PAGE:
There are various reasons as to why some friendships fall apart, partly or categorically. A monumental fight becomes the point of no return, on other occasions, it is a slow yet gradual regression. At times, the realization that shared history is the only thing keeping an alliance alive can be, yes, insufferable. As I was scanning the faces of those who were once part of my everyday life, I could actually pinpoint the exact moment I or we decided to bid farewell. I am aware that I let a few of the people go because regrettably, they somewhat morphed into artifacts of a time frame that caused me pain. The delicate downfall, unfair as it was, meant that we gave less and less news, assured one another to catch up one day, only never to fix a date. And it bothered neither of us. I grew up with some, then absolutely everything made us grow apart. I also embraced that others were, quite frankly, nothing more than on-demand acquaintances: time- and circumstances-specific. It was good while it lasted. Finally, more often than not, the answer to what happened?, no matter how trite this might sound, is really the bullshit, cheeky, by-the-book response: life happened. And you stopped caring about each other. Point blank. Is it sadder to have a reason for a friendship to go astray? Or not having one?  Life indeed happens, we spring clean our social circle: throwing away who no longer belongs, only saving room for essentials. I have learned that we choose the company we keep, gratefully so; and if there comes a time I have to put in a herculean effort to light it up, it is the sign that I am no longer comfortable, or rather not as comfortable as I used to be, in their company. The thing is, there are enough odd situations in life, a friendship should not be one of them. 

The more I analyzed when, how and why a handful of people became strangers again; flipping the coin, the more it made me appreciate why and how most of them hold their ground in my life. And I still, always and forever will want them to. For sure physical presence is not the reason: I have not lived in the same city as a number of my closest friends, since Vienna 1998, Stockholm 2004, Geneva 2006, Oslo 2008 or Zurich 2014; but not only do we "jump start" as soon as we talk, message and/or meet; in my heart, the bond is indubitably as solid as ever, perhaps even stronger, after phases not connecting on a regular basis. Furthermore, having an array of things in common is not that will make us soul mates for life: the dearest whom I am glued to, day in and year out, cannot be any more different from me. But together, we blend like a tasty smoothie, coping – accepting – where it would usually shatter. What constitutes a long-lasting, and confidently a life-long friendship, I believe, fundamentally comes down to one simple thing that applies on all premises: whether we know a friend since birth, since childhood, since university, from traveling, from work, from a night-out — or even from the most random point in time; and regardless of whether we meet every day, once a month, a couple of times a year –– or once in a blue moon, if we are still in each other's lives, it is because we grow -- continue to, are still able to -- not always together, but definitely always alongside each other.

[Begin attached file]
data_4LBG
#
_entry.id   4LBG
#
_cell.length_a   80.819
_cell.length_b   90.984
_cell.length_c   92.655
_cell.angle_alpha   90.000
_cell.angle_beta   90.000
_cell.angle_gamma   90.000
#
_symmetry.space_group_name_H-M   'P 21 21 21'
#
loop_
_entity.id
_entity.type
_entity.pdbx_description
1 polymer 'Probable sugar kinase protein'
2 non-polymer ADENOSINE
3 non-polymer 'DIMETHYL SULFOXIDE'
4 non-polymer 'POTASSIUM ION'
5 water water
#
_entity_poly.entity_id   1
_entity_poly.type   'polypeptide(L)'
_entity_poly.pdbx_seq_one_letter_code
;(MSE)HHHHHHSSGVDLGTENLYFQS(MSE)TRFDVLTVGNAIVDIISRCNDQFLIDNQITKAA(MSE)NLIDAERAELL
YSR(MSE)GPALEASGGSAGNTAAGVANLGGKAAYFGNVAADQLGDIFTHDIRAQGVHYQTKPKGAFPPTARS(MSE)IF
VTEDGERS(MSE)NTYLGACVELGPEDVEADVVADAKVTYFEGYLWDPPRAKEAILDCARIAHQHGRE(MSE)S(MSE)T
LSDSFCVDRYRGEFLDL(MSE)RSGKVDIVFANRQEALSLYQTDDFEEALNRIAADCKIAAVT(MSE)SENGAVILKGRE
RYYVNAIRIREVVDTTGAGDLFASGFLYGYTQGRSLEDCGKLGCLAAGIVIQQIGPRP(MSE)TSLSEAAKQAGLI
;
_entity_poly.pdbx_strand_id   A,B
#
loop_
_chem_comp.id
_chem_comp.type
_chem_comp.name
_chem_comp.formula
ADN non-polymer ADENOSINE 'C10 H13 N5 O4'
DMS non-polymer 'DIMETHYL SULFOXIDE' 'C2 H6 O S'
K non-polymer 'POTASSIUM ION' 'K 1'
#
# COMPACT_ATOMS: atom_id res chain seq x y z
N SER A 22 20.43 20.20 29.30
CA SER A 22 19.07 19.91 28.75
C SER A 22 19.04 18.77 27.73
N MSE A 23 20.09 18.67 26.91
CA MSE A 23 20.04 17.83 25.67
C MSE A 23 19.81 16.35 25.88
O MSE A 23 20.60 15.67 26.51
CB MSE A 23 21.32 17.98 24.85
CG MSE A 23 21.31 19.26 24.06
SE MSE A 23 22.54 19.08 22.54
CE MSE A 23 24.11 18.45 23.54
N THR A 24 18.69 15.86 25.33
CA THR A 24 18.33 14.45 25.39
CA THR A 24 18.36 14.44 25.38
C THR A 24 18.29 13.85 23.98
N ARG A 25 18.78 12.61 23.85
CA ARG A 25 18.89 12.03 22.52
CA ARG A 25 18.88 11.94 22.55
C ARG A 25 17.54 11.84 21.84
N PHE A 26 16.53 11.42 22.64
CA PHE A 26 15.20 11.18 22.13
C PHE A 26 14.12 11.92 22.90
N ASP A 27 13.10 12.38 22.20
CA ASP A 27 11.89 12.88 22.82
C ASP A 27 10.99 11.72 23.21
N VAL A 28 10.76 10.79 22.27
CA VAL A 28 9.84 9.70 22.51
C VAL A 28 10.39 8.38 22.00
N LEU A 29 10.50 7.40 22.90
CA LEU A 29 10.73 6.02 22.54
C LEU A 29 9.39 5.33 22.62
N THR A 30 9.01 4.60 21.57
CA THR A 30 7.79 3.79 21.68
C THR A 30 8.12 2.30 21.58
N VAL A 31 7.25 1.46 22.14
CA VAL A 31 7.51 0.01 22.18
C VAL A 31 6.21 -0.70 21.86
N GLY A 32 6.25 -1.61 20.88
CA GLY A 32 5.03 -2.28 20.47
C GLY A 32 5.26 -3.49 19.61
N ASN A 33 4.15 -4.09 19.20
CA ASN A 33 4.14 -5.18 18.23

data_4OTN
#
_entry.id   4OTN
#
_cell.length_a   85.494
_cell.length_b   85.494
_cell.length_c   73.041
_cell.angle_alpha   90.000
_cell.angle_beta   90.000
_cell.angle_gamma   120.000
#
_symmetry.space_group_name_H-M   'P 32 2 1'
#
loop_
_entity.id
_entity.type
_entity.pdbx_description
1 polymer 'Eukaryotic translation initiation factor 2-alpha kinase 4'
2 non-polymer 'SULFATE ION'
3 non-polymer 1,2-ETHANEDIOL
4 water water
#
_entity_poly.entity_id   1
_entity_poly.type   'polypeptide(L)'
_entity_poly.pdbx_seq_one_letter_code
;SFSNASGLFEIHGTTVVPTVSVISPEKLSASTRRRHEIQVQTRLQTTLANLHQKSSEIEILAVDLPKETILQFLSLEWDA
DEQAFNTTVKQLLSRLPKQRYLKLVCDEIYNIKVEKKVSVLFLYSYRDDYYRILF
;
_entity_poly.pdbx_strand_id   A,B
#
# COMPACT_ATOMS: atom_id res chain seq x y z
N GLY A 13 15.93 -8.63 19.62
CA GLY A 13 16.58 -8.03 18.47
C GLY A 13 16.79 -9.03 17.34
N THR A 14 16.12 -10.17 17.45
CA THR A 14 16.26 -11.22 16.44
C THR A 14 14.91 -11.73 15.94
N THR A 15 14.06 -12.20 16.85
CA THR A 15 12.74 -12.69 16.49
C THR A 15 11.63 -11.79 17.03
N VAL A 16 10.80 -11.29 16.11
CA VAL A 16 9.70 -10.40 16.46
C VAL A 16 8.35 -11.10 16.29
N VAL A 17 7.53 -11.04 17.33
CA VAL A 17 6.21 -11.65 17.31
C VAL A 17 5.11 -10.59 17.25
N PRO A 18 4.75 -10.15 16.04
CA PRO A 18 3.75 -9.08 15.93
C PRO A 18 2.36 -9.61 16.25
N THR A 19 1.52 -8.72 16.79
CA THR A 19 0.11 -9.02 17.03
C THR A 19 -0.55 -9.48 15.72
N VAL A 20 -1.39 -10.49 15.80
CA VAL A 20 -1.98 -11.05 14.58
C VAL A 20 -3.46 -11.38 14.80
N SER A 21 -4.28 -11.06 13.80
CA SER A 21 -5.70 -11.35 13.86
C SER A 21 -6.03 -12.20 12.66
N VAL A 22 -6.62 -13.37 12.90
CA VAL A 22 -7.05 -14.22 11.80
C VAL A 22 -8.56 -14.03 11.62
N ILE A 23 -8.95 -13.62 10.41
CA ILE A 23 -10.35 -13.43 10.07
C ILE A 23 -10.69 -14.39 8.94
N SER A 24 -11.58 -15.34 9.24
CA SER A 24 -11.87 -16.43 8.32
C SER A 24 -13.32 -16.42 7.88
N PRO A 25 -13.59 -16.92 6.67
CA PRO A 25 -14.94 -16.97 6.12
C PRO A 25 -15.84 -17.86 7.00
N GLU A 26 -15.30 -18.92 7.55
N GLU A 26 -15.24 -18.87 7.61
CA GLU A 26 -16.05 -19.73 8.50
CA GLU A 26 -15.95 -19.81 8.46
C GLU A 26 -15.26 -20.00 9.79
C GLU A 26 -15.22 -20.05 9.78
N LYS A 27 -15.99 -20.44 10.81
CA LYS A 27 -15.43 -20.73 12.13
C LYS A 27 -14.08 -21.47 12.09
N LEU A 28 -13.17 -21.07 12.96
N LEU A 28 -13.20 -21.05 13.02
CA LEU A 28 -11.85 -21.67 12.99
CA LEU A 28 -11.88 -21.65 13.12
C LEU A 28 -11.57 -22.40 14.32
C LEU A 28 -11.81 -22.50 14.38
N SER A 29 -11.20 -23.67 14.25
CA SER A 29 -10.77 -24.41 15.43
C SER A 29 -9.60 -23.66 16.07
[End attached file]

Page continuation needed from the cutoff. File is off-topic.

There was a huge black chalkboard that read "Before I die, I want to..." placed in front on the serene Ada lake in Belgrade. I surveyed all the answers. One could chuckle at absurd messages such as "... have sex in Miami" or be touched by hopeful ones such as "... love again". I had to think twice when I stumbled upon the last one that stated: "Before I die, I want to be alive". When people get to meet my boys Simon, Andreas, Daniel, David and me, they often ask us when, how and why we became friends. When is that we knew each other prior separately, but a fateful night put the five of us in the same room back in April 2012. Immediately, it seemed like a beginning we had been waiting for -- the one we were preparing for -- on the spot admitting how unique this could become. Geilovic was born. How is because our personalities, so multifaceted, so multilayered, sync. Effortlessly. The different characters utterly compliment and complete each other. And as to why? It is easy. Reality is, "some of us get dipped in flat, some in satin, some in gloss; but every once in a while, [we] find someone who is iridescent, and once [we] do, nothing will ever compare." (Flipped, 2010) I found that unfailing spark in these very special men and they found it in me. I have honestly never been more free or more at ease to just be myself than when I am with them -- caught in winds that change, yet still feeling like I am breezing on a paper plane. This little web we made defined –– more accurately, redefined — my yen for this kind of deep, pure, inspirational, intangible connection. Having experienced it, nothing really does compare; and I cannot settle for less ever again. Before I die, I want to live.  I want to be alive.


I am. I am alive when we are together.

We never see hardships, difficult days or fights in a photo album, but those are the ones that get us from one happy snap shot to the next. We took a million pictures during our extraordinary stay in Belgrade. More than committing our moments to eternity, it was to celebrate that we are still hereWe grew. And we continue to, are still able to – not always together, but definitely always alongside each other. Caught in winds that will change, forever flying on paper planes.